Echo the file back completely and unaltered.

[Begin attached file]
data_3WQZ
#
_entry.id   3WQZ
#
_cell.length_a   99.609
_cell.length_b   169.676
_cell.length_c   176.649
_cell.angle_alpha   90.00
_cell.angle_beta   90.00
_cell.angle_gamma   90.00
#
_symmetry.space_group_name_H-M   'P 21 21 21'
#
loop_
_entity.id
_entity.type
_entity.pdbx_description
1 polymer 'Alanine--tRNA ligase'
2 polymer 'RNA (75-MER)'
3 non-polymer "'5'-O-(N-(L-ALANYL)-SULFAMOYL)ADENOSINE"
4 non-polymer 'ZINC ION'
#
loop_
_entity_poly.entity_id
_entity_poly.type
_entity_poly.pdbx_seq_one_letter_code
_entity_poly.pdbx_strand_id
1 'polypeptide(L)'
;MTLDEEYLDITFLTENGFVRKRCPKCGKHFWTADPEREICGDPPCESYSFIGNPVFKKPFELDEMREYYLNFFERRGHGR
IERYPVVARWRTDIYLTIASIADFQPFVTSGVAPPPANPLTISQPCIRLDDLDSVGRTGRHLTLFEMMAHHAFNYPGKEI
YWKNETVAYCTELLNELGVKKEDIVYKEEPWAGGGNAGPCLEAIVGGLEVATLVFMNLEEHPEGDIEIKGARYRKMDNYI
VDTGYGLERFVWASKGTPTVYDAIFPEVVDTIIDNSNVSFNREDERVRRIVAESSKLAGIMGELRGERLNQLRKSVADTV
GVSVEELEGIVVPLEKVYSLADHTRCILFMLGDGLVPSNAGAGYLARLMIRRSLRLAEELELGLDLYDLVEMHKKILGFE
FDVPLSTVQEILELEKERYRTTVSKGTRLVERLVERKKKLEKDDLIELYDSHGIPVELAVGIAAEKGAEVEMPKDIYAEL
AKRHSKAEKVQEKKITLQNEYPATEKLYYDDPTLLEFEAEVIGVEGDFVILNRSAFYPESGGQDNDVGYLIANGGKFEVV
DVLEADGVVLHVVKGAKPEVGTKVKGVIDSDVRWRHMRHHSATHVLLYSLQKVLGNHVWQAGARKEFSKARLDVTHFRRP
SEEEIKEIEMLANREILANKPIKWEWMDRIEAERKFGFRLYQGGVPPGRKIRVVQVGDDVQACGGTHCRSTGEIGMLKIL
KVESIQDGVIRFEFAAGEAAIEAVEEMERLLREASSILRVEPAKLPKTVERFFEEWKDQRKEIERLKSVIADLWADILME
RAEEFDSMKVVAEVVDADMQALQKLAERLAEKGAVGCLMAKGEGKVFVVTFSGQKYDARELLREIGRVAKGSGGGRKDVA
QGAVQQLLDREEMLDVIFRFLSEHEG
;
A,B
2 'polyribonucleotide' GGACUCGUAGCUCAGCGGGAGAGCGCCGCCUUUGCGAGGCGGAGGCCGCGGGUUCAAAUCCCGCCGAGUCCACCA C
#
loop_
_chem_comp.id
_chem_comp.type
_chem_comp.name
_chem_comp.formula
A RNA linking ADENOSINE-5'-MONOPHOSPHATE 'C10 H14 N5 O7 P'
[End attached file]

data_3WQZ
#
_entry.id   3WQZ
#
_cell.length_a   99.609
_cell.length_b   169.676
_cell.length_c   176.649
_cell.angle_alpha   90.00
_cell.angle_beta   90.00
_cell.angle_gamma   90.00
#
_symmetry.space_group_name_H-M   'P 21 21 21'
#
loop_
_entity.id
_entity.type
_entity.pdbx_description
1 polymer 'Alanine--tRNA ligase'
2 polymer 'RNA (75-MER)'
3 non-polymer "'5'-O-(N-(L-ALANYL)-SULFAMOYL)ADENOSINE"
4 non-polymer 'ZINC ION'
#
loop_
_entity_poly.entity_id
_entity_poly.type
_entity_poly.pdbx_seq_one_letter_code
_entity_poly.pdbx_strand_id
1 'polypeptide(L)'
;MTLDEEYLDITFLTENGFVRKRCPKCGKHFWTADPEREICGDPPCESYSFIGNPVFKKPFELDEMREYYLNFFERRGHGR
IERYPVVARWRTDIYLTIASIADFQPFVTSGVAPPPANPLTISQPCIRLDDLDSVGRTGRHLTLFEMMAHHAFNYPGKEI
YWKNETVAYCTELLNELGVKKEDIVYKEEPWAGGGNAGPCLEAIVGGLEVATLVFMNLEEHPEGDIEIKGARYRKMDNYI
VDTGYGLERFVWASKGTPTVYDAIFPEVVDTIIDNSNVSFNREDERVRRIVAESSKLAGIMGELRGERLNQLRKSVADTV
GVSVEELEGIVVPLEKVYSLADHTRCILFMLGDGLVPSNAGAGYLARLMIRRSLRLAEELELGLDLYDLVEMHKKILGFE
FDVPLSTVQEILELEKERYRTTVSKGTRLVERLVERKKKLEKDDLIELYDSHGIPVELAVGIAAEKGAEVEMPKDIYAEL
AKRHSKAEKVQEKKITLQNEYPATEKLYYDDPTLLEFEAEVIGVEGDFVILNRSAFYPESGGQDNDVGYLIANGGKFEVV
DVLEADGVVLHVVKGAKPEVGTKVKGVIDSDVRWRHMRHHSATHVLLYSLQKVLGNHVWQAGARKEFSKARLDVTHFRRP
SEEEIKEIEMLANREILANKPIKWEWMDRIEAERKFGFRLYQGGVPPGRKIRVVQVGDDVQACGGTHCRSTGEIGMLKIL
KVESIQDGVIRFEFAAGEAAIEAVEEMERLLREASSILRVEPAKLPKTVERFFEEWKDQRKEIERLKSVIADLWADILME
RAEEFDSMKVVAEVVDADMQALQKLAERLAEKGAVGCLMAKGEGKVFVVTFSGQKYDARELLREIGRVAKGSGGGRKDVA
QGAVQQLLDREEMLDVIFRFLSEHEG
;
A,B
2 'polyribonucleotide' GGACUCGUAGCUCAGCGGGAGAGCGCCGCCUUUGCGAGGCGGAGGCCGCGGGUUCAAAUCCCGCCGAGUCCACCA C
#
loop_
_chem_comp.id
_chem_comp.type
_chem_comp.name
_chem_comp.formula
A RNA linking ADENOSINE-5'-MONOPHOSPHATE 'C10 H14 N5 O7 P'